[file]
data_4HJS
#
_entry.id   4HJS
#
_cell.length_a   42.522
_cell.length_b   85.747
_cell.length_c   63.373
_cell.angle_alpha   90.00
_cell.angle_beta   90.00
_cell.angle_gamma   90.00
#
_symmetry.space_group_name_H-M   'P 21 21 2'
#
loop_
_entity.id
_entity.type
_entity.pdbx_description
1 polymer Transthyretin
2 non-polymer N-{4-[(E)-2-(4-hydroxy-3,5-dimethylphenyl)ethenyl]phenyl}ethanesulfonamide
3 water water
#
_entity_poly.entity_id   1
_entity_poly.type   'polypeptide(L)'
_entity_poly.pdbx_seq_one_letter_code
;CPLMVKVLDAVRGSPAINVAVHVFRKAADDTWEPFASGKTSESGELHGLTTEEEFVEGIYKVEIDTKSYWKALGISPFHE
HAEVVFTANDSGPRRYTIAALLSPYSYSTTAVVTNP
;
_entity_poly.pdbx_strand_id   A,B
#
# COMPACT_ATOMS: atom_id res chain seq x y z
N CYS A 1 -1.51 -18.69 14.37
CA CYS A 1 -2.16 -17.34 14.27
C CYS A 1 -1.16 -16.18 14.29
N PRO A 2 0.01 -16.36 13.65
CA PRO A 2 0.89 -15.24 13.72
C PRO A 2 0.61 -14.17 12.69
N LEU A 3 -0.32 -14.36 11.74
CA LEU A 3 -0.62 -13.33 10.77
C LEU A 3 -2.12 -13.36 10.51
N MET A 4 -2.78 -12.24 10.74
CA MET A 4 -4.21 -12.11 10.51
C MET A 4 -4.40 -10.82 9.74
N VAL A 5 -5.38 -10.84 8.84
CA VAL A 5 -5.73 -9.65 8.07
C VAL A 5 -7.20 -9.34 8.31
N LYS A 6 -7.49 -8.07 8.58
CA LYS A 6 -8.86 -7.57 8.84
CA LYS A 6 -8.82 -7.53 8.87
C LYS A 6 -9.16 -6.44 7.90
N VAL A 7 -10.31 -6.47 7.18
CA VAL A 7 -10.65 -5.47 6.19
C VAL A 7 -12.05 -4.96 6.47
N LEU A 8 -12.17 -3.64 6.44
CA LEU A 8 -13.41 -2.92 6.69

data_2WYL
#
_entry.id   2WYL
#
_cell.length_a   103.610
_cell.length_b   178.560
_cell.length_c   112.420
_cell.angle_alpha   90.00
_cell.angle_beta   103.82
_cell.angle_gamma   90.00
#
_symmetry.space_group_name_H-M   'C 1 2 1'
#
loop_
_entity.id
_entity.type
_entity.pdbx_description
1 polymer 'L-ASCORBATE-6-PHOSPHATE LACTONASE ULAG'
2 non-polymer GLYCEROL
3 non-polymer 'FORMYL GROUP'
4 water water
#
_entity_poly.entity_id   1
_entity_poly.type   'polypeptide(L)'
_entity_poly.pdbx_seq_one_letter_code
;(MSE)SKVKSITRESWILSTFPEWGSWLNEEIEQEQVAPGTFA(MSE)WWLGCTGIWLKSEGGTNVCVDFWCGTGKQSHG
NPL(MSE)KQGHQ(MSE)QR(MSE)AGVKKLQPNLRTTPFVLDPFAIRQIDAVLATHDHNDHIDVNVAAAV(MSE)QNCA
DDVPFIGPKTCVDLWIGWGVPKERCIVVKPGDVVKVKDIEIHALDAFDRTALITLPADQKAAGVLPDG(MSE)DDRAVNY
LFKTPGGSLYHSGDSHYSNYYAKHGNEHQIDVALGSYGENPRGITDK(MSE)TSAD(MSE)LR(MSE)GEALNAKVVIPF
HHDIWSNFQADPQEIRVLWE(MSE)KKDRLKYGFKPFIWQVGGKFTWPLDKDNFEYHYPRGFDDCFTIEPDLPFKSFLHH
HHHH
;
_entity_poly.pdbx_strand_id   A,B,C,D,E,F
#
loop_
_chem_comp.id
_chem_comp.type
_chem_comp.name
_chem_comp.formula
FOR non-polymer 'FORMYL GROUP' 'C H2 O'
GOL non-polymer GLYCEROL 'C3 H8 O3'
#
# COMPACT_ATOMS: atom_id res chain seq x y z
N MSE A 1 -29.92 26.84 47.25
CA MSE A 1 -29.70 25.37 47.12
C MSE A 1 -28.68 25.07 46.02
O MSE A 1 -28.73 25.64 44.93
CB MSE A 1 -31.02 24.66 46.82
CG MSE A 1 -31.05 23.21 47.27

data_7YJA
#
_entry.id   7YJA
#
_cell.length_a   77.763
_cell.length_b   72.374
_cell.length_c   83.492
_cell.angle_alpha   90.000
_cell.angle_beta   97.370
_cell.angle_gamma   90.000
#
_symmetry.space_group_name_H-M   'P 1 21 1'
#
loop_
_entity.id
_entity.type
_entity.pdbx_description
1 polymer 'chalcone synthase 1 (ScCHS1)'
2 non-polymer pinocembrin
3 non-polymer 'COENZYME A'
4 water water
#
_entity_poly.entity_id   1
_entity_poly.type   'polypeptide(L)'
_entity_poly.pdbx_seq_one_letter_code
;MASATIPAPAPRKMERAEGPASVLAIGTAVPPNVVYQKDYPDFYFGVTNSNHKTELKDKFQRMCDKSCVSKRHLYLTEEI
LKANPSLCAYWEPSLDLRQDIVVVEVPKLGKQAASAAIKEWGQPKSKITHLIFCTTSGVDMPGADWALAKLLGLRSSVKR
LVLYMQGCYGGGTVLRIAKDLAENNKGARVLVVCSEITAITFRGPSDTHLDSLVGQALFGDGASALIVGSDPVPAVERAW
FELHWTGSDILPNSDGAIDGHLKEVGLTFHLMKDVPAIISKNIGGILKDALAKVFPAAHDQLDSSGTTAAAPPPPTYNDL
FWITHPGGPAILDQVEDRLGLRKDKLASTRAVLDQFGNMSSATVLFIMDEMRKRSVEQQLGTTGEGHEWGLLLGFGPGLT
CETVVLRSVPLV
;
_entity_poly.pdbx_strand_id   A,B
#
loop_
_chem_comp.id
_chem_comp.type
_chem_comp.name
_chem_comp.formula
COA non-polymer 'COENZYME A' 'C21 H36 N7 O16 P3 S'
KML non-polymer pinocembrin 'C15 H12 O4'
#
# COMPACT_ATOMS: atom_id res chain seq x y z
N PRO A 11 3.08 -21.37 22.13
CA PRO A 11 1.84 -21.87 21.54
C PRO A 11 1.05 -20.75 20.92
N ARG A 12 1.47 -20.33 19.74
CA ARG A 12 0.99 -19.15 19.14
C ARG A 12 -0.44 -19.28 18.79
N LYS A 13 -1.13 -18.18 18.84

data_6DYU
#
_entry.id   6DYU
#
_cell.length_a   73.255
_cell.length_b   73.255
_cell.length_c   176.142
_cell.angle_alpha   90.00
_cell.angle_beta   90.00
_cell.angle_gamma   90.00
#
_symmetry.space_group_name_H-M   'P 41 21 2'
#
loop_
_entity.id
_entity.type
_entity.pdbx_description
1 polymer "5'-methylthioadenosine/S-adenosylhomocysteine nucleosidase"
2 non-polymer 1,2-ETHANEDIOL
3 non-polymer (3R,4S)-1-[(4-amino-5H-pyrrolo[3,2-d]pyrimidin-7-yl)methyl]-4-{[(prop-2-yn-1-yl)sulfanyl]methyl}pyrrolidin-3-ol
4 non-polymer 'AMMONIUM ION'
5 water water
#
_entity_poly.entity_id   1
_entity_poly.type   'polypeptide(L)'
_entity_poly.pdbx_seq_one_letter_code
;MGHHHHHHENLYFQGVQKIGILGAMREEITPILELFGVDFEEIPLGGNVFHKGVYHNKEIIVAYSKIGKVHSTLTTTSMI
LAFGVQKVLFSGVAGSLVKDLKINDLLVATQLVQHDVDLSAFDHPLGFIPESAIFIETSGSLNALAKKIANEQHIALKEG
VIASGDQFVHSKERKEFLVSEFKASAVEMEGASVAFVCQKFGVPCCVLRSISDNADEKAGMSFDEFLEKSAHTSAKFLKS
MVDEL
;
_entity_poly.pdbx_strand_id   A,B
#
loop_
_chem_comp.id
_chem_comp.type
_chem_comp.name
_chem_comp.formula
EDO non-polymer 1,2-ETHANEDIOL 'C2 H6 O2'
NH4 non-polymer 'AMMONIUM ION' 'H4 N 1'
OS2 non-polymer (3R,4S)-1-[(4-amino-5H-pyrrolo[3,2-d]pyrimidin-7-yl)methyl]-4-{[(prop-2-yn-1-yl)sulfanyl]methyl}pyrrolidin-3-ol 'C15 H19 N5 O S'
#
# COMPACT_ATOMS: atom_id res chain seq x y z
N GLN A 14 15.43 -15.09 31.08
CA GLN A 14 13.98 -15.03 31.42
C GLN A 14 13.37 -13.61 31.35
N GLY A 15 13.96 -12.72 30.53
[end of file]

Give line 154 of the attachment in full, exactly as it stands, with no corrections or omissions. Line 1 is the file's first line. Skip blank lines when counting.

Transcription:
data_6DYU